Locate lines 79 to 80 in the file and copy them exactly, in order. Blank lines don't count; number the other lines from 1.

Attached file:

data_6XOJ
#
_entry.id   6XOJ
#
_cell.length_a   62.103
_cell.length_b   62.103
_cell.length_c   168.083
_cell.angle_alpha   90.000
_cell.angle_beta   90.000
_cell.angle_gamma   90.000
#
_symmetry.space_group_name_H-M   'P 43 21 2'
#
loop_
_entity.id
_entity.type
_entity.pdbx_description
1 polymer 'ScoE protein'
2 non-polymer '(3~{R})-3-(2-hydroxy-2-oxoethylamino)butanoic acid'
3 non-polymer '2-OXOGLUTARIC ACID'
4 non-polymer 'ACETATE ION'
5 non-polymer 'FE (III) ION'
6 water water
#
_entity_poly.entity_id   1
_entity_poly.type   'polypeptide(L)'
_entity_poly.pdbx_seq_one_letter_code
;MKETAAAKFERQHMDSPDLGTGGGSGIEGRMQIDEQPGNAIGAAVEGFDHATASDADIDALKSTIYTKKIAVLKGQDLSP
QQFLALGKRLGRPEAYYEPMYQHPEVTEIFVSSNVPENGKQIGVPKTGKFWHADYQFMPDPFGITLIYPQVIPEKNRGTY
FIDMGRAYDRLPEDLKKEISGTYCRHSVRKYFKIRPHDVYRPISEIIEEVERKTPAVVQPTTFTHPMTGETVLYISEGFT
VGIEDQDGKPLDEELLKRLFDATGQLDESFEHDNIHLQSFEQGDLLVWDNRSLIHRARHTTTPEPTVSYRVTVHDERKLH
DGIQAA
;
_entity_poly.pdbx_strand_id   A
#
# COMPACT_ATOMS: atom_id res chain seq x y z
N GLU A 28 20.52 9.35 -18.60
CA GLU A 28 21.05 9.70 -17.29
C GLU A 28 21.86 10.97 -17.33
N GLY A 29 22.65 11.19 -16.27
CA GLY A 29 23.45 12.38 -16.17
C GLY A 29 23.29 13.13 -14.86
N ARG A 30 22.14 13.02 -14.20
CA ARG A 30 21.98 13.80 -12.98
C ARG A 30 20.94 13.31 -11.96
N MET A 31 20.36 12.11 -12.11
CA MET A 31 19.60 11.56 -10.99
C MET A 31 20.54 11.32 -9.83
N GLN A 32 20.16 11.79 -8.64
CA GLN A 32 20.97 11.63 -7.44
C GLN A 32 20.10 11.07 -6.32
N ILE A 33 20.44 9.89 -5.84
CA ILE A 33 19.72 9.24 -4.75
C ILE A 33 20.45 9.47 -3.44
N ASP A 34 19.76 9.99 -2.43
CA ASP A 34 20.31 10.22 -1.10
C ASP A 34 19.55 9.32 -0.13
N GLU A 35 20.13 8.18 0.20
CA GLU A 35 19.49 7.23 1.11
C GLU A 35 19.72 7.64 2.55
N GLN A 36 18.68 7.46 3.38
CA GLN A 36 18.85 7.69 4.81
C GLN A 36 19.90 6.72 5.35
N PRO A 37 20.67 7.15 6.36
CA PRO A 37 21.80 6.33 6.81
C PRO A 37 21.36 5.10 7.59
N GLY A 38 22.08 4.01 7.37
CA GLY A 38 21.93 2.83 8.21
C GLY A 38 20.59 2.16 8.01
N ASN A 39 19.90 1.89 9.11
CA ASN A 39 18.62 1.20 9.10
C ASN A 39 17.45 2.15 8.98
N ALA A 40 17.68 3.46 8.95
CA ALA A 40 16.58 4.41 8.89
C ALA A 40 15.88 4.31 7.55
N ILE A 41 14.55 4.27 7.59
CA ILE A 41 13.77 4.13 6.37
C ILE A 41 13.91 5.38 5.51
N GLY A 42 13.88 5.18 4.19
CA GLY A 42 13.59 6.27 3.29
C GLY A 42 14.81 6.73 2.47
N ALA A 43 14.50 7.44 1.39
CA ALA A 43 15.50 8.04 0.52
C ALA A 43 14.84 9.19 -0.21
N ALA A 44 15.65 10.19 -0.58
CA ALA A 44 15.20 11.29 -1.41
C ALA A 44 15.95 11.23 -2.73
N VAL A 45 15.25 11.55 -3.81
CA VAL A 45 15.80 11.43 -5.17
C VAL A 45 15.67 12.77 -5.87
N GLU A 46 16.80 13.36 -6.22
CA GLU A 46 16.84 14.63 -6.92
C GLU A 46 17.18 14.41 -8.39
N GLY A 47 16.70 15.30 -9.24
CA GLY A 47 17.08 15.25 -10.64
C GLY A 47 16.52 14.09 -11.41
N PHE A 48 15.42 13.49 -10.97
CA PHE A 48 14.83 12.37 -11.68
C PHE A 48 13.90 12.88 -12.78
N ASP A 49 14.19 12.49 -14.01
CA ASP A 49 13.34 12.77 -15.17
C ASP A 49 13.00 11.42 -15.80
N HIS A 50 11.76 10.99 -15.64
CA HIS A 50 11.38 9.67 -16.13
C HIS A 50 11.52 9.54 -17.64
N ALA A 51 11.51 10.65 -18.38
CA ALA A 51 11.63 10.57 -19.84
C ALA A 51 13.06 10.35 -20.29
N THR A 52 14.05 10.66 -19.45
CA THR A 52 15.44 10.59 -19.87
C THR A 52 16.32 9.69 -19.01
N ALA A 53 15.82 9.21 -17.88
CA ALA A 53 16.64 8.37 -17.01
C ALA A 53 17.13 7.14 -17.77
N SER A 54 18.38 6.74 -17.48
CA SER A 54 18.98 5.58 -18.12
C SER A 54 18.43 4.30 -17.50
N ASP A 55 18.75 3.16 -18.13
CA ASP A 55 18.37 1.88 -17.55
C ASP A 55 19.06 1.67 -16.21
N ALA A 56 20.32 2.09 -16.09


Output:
N GLY A 42 13.88 5.18 4.19
CA GLY A 42 13.59 6.27 3.29